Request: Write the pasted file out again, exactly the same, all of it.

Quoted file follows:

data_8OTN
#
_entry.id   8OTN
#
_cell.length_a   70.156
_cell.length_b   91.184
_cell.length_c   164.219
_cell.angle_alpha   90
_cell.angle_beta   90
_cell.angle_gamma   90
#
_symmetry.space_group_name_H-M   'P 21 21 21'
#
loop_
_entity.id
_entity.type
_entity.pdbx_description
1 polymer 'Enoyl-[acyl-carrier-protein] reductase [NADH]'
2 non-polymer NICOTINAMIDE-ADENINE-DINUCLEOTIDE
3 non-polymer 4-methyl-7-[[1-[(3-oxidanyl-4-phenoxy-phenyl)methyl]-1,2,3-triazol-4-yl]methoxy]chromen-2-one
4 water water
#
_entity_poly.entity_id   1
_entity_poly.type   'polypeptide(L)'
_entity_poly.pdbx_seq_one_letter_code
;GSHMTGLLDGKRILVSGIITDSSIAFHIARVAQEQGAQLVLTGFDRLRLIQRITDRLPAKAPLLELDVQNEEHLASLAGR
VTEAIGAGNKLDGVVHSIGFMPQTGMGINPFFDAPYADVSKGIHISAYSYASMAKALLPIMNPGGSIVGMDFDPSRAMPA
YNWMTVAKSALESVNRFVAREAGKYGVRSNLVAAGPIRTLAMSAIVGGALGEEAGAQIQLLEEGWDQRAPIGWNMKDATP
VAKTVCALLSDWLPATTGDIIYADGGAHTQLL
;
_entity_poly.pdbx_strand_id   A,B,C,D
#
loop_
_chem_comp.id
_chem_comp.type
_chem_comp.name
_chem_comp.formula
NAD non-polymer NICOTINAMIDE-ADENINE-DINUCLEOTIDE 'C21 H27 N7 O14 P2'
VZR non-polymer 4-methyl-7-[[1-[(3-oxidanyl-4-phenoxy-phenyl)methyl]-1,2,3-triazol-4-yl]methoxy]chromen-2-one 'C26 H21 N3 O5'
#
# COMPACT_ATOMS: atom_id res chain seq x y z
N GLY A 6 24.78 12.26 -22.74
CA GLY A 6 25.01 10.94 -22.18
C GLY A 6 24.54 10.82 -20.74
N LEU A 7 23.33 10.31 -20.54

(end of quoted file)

data_8OTN
#
_entry.id   8OTN
#
_cell.length_a   70.156
_cell.length_b   91.184
_cell.length_c   164.219
_cell.angle_alpha   90
_cell.angle_beta   90
_cell.angle_gamma   90
#
_symmetry.space_group_name_H-M   'P 21 21 21'
#
loop_
_entity.id
_entity.type
_entity.pdbx_description
1 polymer 'Enoyl-[acyl-carrier-protein] reductase [NADH]'
2 non-polymer NICOTINAMIDE-ADENINE-DINUCLEOTIDE
3 non-polymer 4-methyl-7-[[1-[(3-oxidanyl-4-phenoxy-phenyl)methyl]-1,2,3-triazol-4-yl]methoxy]chromen-2-one
4 water water
#
_entity_poly.entity_id   1
_entity_poly.type   'polypeptide(L)'
_entity_poly.pdbx_seq_one_letter_code
;GSHMTGLLDGKRILVSGIITDSSIAFHIARVAQEQGAQLVLTGFDRLRLIQRITDRLPAKAPLLELDVQNEEHLASLAGR
VTEAIGAGNKLDGVVHSIGFMPQTGMGINPFFDAPYADVSKGIHISAYSYASMAKALLPIMNPGGSIVGMDFDPSRAMPA
YNWMTVAKSALESVNRFVAREAGKYGVRSNLVAAGPIRTLAMSAIVGGALGEEAGAQIQLLEEGWDQRAPIGWNMKDATP
VAKTVCALLSDWLPATTGDIIYADGGAHTQLL
;
_entity_poly.pdbx_strand_id   A,B,C,D
#
loop_
_chem_comp.id
_chem_comp.type
_chem_comp.name
_chem_comp.formula
NAD non-polymer NICOTINAMIDE-ADENINE-DINUCLEOTIDE 'C21 H27 N7 O14 P2'
VZR non-polymer 4-methyl-7-[[1-[(3-oxidanyl-4-phenoxy-phenyl)methyl]-1,2,3-triazol-4-yl]methoxy]chromen-2-one 'C26 H21 N3 O5'
#
# COMPACT_ATOMS: atom_id res chain seq x y z
N GLY A 6 24.78 12.26 -22.74
CA GLY A 6 25.01 10.94 -22.18
C GLY A 6 24.54 10.82 -20.74
N LEU A 7 23.33 10.31 -20.54